From the relatively-new horror director Robert Eggers (2015’s The Witch), comes The Lighthouse, which centers on two lighthouse keepers, Thomas Wake (played Willem Dafoe) and Ephraim Winslow (played by Robert Pattinson) as they are tasked with taking care of a lighthouse on an isolated island. After spending around a month in the lighthouse together, the two slowly spiral down a path of insanity.
Can I just say that throughout the entire film, there are only two actors, and by God, both Dafoe and Pattinson truly deliver! Willem Dafoe truly comes off as an experienced lighthouse keeper, even nailing the sailor dialect! However, what really surprised me was Pattinson’s performance. He not only holds his own alongside a legend, but also transcends his performance as Ephraim Winslow, especially as he becomes increasingly insane. Robert Pattinson often is not taken seriously by movie watchers due to being Edward Cullen in Twilight. However, the truth is that he hates Twilight more than anyone else and has done everything he can to wash the Twilight off of him. His performance in The Lighthouse not only made me forget he was ever in Twilight, but also makes me 100% confident in his ability to play Bruce Wayne in Matt Reeves’ upcoming The Batman!
The best description for the feelings invoked throughout its runtime is dread, anxiety, and disorientation. Foghorn sounds occur from the beginning to the end of the film, which combines with the ambient sounds of the island and the score to make a consistently intense tone that heavily suggests some coming disaster. Long stretches with little to no dialogue add to the uneasiness felt exacerbated by the cinematography which feels distant from the characters and their actions. The two men themselves are constantly going back and forth on a scale of being distant, to being best friends, and to being ready to murder each other; sometimes all during a single scene. Their relationship is always on the verge of some sort of explosive climax that only escalates as they become increasingly drunk and more unstable.
Making the film in black and white further adds to the ominous feeling of dread. In many ways, the film is shot in a similar manner to Alfred Hitchcock’s Psycho. Scenes hidden in shadow brings an element of a fear of the unknown and makes you question what lurks around the corner. Meanwhile, scenes shown in the light offer a temporary sense of security. However, that sense becomes more and more diluted as the film continues and eventually even in the light that dread persists.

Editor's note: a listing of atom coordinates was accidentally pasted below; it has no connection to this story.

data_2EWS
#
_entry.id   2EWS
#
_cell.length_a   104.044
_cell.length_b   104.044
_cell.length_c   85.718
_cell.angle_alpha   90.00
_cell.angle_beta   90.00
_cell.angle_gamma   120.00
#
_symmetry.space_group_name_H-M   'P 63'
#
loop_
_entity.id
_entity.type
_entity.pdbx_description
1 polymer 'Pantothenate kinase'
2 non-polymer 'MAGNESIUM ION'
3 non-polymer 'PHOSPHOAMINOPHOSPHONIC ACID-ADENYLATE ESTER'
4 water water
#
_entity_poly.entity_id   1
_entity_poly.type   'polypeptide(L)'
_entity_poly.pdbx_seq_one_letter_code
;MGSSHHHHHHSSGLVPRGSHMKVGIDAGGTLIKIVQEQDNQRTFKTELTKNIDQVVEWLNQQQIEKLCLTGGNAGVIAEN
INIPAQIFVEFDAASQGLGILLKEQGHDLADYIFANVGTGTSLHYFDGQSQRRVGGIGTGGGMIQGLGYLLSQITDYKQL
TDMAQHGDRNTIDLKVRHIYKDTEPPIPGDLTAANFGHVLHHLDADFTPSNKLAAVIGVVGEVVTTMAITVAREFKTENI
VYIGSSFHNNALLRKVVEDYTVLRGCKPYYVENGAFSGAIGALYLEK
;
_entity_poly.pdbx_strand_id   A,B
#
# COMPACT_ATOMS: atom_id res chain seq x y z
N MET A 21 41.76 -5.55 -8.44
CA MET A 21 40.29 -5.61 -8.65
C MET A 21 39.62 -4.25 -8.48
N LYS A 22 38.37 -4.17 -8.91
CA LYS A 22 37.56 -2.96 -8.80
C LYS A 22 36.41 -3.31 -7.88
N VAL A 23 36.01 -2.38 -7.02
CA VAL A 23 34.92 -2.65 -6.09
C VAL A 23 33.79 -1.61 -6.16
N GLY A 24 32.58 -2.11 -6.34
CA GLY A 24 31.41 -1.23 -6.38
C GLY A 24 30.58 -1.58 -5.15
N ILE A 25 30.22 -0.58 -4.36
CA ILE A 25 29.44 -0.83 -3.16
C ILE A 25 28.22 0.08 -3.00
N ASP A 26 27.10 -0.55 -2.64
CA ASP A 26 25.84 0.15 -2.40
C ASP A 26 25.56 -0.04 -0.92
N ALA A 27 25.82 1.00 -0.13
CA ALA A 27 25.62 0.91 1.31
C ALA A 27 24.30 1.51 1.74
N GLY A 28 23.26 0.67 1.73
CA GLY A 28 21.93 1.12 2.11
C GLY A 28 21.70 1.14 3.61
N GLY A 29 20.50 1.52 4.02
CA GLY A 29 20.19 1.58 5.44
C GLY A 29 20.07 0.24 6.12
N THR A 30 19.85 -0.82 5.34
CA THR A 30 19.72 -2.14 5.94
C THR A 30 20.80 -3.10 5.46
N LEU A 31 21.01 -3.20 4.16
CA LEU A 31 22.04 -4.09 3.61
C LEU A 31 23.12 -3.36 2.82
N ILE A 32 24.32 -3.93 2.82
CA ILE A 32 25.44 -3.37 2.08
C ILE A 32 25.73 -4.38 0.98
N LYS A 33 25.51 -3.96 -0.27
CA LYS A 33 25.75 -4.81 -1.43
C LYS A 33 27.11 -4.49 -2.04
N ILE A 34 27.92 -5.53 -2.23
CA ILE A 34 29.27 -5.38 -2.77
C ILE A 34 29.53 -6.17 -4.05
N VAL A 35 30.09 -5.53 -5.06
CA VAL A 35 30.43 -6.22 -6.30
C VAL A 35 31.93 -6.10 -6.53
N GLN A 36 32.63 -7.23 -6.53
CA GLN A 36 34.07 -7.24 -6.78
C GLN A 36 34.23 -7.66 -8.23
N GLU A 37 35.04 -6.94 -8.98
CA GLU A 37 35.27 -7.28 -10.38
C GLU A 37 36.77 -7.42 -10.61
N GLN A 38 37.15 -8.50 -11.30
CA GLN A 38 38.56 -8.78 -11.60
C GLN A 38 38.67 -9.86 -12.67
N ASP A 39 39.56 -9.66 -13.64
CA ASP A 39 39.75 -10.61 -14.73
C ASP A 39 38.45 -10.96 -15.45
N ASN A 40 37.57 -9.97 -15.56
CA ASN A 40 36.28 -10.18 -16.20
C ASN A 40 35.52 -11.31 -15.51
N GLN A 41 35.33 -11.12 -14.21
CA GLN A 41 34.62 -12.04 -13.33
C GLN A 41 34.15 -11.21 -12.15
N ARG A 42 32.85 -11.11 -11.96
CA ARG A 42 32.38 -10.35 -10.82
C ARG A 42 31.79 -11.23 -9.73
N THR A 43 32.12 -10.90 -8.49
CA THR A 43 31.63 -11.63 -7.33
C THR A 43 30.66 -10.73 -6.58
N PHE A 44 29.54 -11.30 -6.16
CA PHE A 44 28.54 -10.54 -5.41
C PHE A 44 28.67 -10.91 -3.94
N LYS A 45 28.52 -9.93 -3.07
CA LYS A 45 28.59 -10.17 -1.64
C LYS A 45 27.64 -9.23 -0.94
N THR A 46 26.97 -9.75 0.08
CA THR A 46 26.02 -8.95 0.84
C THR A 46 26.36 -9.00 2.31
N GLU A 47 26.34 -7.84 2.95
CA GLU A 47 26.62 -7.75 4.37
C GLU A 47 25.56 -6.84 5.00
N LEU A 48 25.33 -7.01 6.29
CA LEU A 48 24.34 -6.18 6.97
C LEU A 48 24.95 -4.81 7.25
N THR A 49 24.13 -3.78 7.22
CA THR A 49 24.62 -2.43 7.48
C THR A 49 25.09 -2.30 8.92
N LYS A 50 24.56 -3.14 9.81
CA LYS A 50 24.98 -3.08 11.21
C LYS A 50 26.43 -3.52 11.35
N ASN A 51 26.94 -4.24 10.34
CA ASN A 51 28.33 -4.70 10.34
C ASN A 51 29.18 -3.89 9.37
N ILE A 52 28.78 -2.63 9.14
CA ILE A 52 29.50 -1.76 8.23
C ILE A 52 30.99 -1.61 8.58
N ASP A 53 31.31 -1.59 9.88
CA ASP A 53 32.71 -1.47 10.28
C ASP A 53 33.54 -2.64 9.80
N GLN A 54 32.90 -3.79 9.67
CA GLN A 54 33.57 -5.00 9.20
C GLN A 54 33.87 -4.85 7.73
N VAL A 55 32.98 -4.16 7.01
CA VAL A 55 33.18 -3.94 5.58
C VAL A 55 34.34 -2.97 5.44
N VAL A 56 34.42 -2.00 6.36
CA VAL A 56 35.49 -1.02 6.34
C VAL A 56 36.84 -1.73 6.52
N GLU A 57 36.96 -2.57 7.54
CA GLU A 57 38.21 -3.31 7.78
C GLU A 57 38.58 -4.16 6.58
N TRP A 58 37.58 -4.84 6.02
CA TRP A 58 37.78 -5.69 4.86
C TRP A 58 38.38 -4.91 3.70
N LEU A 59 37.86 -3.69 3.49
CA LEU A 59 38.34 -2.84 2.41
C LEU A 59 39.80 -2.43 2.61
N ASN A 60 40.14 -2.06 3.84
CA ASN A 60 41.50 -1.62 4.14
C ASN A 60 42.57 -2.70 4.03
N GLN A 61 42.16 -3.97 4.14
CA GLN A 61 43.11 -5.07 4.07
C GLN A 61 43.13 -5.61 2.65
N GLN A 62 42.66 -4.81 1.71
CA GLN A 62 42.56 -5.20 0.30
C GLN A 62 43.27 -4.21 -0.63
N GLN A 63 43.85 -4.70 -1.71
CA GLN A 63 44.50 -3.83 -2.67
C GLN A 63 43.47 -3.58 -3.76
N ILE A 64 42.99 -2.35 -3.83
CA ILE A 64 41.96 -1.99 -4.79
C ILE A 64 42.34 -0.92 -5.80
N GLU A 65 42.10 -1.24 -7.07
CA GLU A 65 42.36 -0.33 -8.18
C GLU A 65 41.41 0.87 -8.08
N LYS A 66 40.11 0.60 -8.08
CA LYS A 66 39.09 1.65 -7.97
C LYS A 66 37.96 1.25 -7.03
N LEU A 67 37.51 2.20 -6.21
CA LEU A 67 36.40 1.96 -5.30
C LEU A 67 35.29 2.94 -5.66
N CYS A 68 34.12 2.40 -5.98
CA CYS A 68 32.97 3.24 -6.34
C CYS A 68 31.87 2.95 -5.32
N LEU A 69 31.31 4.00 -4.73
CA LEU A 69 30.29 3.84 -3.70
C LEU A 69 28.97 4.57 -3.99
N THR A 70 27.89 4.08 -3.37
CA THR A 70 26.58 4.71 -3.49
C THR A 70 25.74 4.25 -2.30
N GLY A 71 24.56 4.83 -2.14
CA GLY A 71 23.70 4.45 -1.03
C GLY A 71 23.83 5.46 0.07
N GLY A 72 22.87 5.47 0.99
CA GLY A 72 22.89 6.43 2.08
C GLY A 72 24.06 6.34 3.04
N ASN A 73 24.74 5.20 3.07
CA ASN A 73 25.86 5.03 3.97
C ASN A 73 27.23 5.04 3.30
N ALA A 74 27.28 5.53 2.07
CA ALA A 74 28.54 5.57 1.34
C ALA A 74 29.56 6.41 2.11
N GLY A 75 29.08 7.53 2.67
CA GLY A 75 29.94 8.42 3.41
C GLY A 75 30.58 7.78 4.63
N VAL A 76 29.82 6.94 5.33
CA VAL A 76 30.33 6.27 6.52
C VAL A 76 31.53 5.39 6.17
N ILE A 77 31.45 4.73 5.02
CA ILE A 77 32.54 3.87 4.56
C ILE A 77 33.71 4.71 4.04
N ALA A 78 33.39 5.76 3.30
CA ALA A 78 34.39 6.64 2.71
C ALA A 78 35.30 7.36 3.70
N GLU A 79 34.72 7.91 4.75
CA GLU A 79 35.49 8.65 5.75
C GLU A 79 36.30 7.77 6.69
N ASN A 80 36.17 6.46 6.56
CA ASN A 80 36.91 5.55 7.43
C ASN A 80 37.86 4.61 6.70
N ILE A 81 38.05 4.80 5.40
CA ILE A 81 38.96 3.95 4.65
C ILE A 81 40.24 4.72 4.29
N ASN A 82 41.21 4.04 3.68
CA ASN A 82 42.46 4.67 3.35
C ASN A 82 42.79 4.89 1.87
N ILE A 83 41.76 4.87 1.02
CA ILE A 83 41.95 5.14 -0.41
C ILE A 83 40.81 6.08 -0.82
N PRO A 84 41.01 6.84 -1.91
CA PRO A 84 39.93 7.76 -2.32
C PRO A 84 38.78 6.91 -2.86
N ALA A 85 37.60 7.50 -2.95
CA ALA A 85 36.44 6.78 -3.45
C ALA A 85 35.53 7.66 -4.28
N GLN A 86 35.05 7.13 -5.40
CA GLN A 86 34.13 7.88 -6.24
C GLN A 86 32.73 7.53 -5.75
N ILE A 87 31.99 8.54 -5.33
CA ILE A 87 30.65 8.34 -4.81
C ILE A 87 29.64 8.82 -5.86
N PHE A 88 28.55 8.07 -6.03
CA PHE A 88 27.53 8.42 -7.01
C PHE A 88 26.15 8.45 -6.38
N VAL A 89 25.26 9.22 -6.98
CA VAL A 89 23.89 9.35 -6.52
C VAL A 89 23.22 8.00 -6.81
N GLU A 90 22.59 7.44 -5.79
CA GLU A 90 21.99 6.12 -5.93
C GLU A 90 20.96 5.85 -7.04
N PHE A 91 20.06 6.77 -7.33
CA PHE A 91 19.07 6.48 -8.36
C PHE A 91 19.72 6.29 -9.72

While I was watching this film, I found several aspects of it were similar to Satoshi Kon’s Perfect Blue. Both films revolve around the main characters’ downward spiral of insanity and both masterfully bend the scope of reality, making you question which events are really happening and which exist in the imagination of the characters. Throughout The Lighthouse, Pattinson’s Ephraim Winslow slowly has his reality collapse as he becomes increasingly unhinged alongside Dafoe’s Thomas Wake who feels off from the start and only manages to get worse from there.
Horror films don’t get enough respect and recognition in the world of film criticism. However, I think that horror is one of the most unique film genres and can help push boundaries and storytelling if properly done. The issue lies with Hollywood not having original ideas and only pushing out recycled subpar slasher-esque films. The Lighthouse should be a mold for all future horror films to take note and learn from. After watching it, I couldn’t stop thinking about the film. With stellar performances from both Robert Pattinson and Willem Dafoe along with its mind-bending depiction of insanity, The Lighthouse is a must-watch for both fans of horror and cinema!
Co-Written by: Michael Li